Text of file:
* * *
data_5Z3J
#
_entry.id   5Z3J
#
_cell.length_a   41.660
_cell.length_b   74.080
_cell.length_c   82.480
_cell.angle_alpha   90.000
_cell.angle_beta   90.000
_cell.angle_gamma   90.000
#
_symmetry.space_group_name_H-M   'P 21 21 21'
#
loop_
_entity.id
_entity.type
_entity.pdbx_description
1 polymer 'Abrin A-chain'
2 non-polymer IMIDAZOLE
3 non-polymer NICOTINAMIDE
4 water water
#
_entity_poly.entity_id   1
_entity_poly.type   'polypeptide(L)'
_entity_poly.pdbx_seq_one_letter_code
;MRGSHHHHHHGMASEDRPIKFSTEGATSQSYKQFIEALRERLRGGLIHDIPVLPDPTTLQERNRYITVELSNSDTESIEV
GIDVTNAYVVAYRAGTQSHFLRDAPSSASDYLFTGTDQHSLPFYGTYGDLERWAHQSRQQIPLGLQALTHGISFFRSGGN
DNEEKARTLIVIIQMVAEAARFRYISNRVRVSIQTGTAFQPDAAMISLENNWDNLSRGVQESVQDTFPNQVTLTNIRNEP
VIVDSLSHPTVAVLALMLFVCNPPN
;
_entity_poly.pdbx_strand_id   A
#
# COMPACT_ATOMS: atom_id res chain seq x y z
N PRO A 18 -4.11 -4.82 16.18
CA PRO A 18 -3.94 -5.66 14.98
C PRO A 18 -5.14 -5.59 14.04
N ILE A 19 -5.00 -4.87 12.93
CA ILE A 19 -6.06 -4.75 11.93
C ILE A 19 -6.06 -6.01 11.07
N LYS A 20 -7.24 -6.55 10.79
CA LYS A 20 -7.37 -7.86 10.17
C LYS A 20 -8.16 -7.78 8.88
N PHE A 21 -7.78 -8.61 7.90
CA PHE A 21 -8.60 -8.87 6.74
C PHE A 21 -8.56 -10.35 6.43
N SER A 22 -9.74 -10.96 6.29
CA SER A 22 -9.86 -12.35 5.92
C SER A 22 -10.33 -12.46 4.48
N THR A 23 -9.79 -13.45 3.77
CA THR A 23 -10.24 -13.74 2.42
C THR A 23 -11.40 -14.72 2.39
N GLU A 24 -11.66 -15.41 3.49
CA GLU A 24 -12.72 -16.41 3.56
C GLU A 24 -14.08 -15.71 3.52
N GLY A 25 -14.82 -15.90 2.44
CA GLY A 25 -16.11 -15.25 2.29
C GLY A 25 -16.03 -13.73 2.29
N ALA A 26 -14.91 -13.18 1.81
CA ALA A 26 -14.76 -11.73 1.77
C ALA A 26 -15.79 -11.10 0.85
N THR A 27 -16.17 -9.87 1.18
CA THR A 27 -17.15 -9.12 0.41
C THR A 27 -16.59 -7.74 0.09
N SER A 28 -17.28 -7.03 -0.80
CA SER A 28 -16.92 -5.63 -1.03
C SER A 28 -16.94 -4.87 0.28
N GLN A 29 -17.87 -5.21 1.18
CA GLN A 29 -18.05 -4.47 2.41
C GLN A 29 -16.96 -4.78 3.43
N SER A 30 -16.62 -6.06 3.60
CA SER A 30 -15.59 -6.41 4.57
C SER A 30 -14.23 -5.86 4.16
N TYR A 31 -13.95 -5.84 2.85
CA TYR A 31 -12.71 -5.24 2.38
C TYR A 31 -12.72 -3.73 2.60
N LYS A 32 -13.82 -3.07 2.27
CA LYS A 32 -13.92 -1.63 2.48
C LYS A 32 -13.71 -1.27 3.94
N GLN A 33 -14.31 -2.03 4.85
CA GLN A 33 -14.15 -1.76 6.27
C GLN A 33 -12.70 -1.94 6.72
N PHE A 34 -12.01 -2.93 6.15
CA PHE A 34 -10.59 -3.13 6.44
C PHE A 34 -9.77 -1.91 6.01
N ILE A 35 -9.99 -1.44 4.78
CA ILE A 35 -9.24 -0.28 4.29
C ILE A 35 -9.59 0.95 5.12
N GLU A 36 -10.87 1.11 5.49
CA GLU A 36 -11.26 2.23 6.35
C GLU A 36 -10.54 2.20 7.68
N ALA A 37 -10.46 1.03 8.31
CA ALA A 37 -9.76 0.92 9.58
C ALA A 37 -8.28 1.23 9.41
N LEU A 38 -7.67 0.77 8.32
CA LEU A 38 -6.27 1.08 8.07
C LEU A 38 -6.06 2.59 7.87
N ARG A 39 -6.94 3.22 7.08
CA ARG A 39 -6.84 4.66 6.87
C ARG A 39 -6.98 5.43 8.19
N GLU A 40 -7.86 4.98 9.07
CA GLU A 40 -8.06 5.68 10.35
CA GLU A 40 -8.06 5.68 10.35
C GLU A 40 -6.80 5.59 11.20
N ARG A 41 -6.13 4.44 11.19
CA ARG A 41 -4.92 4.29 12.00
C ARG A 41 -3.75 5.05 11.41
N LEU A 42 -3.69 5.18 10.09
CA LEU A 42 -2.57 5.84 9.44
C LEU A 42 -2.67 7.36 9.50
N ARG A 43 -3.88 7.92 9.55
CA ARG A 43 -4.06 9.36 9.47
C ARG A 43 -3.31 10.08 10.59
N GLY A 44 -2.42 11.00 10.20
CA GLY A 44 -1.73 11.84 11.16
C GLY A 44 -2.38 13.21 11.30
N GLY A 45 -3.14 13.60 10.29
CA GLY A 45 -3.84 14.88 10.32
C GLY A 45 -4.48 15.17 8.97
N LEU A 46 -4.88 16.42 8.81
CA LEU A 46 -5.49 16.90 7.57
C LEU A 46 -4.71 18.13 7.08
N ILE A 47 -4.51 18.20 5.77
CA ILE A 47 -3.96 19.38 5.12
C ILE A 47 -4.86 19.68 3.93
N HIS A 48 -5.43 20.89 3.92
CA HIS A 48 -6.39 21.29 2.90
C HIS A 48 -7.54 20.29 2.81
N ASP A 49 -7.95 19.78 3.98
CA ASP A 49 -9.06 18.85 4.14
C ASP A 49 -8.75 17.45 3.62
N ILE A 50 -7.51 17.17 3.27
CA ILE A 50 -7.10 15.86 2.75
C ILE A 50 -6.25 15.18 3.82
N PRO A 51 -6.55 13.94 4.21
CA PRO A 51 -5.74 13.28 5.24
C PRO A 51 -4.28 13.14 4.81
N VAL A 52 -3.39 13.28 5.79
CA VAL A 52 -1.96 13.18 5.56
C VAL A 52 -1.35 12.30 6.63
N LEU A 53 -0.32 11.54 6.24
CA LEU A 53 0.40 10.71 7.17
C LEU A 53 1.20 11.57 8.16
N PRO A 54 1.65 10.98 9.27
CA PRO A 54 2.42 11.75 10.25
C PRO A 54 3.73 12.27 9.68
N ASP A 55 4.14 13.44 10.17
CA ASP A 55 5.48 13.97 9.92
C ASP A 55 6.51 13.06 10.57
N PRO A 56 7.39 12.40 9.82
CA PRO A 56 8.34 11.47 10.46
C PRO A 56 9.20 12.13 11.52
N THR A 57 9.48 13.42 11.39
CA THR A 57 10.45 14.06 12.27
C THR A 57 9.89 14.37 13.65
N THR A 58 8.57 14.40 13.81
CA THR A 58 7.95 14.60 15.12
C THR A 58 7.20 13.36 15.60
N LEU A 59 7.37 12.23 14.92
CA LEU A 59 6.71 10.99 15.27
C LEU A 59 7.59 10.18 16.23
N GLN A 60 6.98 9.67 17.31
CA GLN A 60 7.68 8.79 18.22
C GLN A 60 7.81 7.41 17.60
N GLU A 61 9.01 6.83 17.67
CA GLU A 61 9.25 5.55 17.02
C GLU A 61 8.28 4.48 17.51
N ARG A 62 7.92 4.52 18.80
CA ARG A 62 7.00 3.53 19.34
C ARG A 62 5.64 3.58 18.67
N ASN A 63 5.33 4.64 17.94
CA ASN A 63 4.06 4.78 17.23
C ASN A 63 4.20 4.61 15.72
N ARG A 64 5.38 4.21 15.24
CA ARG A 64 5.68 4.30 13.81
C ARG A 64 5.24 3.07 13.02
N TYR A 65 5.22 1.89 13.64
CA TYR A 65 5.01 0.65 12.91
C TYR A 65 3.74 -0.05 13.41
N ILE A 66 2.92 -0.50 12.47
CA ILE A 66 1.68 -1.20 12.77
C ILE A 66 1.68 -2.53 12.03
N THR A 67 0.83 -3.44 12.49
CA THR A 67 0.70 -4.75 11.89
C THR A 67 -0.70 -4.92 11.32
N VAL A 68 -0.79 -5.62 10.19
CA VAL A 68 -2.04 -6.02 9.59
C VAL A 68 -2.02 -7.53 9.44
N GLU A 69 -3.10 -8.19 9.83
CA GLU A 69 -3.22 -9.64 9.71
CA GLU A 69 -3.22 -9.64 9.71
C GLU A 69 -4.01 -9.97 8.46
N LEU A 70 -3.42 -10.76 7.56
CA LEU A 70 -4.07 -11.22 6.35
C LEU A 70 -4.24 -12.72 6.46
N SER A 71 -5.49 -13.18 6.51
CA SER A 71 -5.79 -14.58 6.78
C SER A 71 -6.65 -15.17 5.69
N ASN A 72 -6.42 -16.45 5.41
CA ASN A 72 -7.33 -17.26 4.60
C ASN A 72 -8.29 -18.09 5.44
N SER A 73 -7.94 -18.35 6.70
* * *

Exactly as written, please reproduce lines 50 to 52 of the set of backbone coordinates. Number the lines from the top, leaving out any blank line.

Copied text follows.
CA THR A 23 -10.24 -13.74 2.42
C THR A 23 -11.40 -14.72 2.39
N GLU A 24 -11.66 -15.41 3.49